Back in the early 60s, there was an episode of the original Twilight Zone called "Shadow Play." It is about a man on death row (Dennis Weaver) with a strange story to tell: the entire proceedings, including his trial and execution, are a part of a nightmare he has every night. The shock of his execution wakes him up and ends the dream, only to begin again the next night. And the District Attorney, the newspaperman, all the main characters in the drama - they're merely creations of Weaver's imagination, existing only in his world of dreams. To prove it, he tells the DA that his wife is making a roast for dinner, which is preposterous - the DA saw his wife put a steak in the oven. And yet, when he comes home, he sees her removing a roast. How could Weaver know this if it wasn't a part of his dream? As the story ends, the DA and the newspaperman are unable to prevent the execution in time, and Weaver dies - but of course it begins again, with the only difference being that the man who was playing the DA is now a newspaperman, the prosecuting attorney is a judge, the jury foreman is the defense attorney, etc. - same cast, same characters, just playing different roles. For Weaver and the those trapped in his dream are nocturnal Flying Dutchmen, consigned to play the same roles over and over and over again - the faces may change, but the lines stay the same.
This helps explain why I haven't written much about either Hurricane Katrina or the Roberts confirmation hearings, and why I probably won't say much about the Pledge of Allegiance decision. At first I said it was because so much had already been said by so many others, but lately it's become something else: to a great extent I've lost interest in both stories. It's not that there isn't drama involved - the loss of human lives, the potential of the Court to shape human lives - it's just that they've become so become predictable, they're boring.
In Weaver's dream the story repeats over and over, with only the faces of the players changing. Likewise, while the headlines in the news change from time to time, we keep hearing the same people saying the same things, over and over.
Is anyone really surprised by anything that members of either party have said about Judge Roberts? They spend more time telling us what they think than asking Roberts to tell us what he thinks. And while there may be one senator somewhere who winds up surprising us, for the most part the roles were preordained ahead of time, the lines written far in advance. Abortion, civil rights, minorities - we all knew what it was going to be like, and we haven't been let down. The special interest groups have all chimed in, as we knew they would, and there are no surprises there either.
It was perhaps dismaying to find Katrina turning political so quickly, but not surprising. To the liberals there could only be one answer - Bush was to blame. It didn't matter what it was, it was the fault of the federal government in general, and Bush in particular. And now we find that race has become a preeminent issue, with a large majority of blacks finding racism inherent in what they see as the slow response of authorities. Politicians for the most part have kept their end of the bargain, pointing fingers every whichway except at themselves. Bush certainly didn't handle this as well as he could have, but at least he took some of the blame, which isn't something you can say for most of those involved.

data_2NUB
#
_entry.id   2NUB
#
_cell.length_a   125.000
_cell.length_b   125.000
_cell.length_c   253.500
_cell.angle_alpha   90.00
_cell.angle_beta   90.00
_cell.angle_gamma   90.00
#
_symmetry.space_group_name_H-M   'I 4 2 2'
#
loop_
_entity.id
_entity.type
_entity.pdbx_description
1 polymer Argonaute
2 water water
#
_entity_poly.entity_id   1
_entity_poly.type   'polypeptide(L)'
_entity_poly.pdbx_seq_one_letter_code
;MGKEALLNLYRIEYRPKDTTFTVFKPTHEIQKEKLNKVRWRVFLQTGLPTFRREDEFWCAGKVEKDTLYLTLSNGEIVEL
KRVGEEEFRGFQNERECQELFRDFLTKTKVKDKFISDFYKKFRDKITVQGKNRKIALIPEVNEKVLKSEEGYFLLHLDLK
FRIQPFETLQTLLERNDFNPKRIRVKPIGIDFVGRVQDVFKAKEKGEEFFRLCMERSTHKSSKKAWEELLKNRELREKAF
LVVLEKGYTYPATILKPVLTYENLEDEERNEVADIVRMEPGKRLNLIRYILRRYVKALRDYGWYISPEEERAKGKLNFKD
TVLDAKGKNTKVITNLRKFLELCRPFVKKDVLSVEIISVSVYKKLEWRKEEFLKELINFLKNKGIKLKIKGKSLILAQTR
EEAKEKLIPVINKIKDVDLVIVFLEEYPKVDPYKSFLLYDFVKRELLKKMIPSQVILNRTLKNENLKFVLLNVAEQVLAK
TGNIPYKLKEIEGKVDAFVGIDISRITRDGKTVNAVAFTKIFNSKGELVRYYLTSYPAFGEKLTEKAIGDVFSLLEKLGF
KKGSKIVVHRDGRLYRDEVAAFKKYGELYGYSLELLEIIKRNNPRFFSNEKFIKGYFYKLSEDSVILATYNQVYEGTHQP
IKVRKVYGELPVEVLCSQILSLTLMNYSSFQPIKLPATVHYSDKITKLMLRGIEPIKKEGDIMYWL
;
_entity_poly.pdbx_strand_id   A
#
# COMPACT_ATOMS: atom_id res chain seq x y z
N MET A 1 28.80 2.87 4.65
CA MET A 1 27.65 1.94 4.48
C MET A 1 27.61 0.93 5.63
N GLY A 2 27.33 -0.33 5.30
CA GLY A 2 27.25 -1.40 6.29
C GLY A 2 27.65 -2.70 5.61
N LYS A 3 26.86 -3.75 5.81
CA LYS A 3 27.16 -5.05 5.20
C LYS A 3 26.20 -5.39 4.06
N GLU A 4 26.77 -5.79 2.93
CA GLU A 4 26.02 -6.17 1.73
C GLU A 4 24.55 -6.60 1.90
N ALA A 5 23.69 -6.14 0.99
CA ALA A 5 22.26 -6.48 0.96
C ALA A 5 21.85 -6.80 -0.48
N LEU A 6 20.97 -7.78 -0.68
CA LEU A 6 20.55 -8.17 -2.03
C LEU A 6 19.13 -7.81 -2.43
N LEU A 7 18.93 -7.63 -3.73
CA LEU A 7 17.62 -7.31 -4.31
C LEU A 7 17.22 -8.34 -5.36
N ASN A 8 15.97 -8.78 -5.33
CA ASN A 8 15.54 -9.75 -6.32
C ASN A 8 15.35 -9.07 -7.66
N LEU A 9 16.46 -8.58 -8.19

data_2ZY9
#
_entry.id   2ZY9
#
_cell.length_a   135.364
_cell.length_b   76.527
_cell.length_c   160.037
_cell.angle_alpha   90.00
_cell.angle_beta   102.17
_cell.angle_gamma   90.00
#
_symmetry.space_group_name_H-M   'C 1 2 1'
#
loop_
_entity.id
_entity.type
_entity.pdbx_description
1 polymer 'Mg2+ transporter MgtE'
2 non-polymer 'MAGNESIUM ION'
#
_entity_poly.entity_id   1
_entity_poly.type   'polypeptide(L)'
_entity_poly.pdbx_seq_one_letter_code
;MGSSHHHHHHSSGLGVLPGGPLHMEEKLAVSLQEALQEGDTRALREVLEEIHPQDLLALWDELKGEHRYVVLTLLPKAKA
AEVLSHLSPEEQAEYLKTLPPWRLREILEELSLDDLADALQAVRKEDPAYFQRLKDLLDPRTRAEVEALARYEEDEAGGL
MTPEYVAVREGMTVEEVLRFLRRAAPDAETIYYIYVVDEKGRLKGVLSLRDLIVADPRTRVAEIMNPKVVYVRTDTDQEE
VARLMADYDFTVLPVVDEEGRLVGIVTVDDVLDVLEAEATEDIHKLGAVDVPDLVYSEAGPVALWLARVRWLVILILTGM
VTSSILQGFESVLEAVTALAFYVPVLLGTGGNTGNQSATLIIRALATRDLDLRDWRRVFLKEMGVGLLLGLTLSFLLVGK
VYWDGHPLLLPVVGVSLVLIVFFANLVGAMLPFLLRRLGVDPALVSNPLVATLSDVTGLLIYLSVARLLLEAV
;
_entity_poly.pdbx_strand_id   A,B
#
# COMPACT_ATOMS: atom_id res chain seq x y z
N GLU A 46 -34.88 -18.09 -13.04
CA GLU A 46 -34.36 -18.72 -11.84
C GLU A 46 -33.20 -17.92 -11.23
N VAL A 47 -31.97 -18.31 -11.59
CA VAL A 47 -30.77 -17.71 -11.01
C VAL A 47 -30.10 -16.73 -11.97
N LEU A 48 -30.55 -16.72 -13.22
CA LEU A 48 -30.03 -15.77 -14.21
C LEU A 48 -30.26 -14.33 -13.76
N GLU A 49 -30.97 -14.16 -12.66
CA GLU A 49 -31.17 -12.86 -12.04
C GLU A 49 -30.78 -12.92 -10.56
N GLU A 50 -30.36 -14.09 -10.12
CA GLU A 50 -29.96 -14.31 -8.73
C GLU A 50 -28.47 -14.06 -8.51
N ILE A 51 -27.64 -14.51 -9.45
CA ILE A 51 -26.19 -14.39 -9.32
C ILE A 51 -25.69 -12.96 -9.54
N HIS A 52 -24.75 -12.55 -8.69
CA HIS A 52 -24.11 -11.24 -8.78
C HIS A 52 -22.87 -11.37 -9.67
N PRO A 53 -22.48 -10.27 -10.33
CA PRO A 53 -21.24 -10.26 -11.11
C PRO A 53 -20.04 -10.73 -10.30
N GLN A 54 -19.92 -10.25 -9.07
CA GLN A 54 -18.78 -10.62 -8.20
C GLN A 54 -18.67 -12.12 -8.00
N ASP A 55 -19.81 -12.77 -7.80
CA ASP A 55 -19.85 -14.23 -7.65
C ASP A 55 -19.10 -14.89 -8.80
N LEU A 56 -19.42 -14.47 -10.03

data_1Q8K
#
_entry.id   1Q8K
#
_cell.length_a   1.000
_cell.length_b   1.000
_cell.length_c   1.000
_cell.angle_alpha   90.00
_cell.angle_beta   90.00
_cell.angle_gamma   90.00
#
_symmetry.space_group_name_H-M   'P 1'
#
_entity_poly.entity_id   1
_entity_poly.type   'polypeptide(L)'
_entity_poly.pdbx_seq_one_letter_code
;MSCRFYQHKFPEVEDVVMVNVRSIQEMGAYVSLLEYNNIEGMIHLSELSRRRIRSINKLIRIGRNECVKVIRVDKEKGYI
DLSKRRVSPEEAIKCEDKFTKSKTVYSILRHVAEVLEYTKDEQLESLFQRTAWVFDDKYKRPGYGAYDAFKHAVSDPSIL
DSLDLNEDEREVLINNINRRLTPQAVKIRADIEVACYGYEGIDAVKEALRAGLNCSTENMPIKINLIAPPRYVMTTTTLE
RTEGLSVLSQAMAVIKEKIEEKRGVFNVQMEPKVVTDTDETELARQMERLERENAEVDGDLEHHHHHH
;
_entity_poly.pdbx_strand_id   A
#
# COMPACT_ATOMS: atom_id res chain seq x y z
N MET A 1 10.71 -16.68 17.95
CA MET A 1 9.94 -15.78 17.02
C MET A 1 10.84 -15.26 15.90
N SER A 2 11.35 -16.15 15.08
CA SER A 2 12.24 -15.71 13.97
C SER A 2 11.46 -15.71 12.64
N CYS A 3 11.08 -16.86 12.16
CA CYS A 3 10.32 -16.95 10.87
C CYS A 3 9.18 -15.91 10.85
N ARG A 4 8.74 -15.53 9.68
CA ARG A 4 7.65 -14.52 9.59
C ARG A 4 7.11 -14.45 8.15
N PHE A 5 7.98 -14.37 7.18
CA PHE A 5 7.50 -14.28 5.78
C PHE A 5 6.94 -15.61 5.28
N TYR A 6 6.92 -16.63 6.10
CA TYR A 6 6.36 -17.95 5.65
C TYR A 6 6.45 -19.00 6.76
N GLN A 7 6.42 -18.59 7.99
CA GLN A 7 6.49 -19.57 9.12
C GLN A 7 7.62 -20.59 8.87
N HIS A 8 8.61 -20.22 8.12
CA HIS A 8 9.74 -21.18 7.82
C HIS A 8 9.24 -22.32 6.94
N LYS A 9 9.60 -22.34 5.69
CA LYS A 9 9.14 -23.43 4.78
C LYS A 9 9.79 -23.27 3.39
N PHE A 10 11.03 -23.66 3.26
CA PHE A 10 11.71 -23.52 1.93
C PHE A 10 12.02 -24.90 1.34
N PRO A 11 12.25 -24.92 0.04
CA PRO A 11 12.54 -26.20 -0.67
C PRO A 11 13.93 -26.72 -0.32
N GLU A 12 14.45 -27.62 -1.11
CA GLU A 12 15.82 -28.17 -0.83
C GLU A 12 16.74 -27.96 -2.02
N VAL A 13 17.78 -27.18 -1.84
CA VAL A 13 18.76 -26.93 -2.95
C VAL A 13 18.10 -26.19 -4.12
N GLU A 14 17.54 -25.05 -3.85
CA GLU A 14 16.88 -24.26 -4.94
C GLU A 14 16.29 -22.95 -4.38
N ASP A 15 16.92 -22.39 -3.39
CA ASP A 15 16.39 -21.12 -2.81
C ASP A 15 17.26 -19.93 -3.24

As I said, none of this is surprising. After all, our culture has embraced those who exist by living off of the divisions they've helped to create. Where would Jesse Jackson and Al Sharpton be without racial discord? If they couldn't find something there to complain about, they'd be out of a job. And the politicans are no different. It's a wonder they have to employ speechwriters, since about 95% of what they say has been preordained by the special interest groups whose water they carry. There's really very little imagination employed in this at all.
(Perhaps it's that whiff of Protestant predestination that tends to drive Catholics away from politics. When I was still a Congregationalist I lived and breathed politics; it was only after I converted that I started to see through the whole thing.)
And that's the shame of the whole thing. There will be hearings on Katrina, but as with the Roberts hearings, they'll all be for show. Everyone from politicians to pundits, from lobbyists to gadflies, has their own role to play in the show. It's a role which they've played in the past, and most of what they have to say is just recycled bilge from the last performance. We won't learn much from what happens - it will serve to inflame passions rather than illuminate intellect. (To prove my point, there's this story from NRO on how CNN apparently urged a guest to "be angry" during an appearance. I think we've all suspected this, but it's refreshing nonetheless for someone to come out and suggest it. When I was hosting my cable-access show, I was always after the guests to be more "animated," but there's a difference between animation and antagonism.)And instead of learning from it, we'll just get angrier and angrier, the natural divides will widen, the man-made fractures will crack and crumble and all we'll hear are the talking heads shouting and hurling epitaphs at each other. How utterly boring.
And we'll be left like Dennis Weaver's character in "Shadow Play," enduring a living nightmare, wondering when and if we'll ever awaken.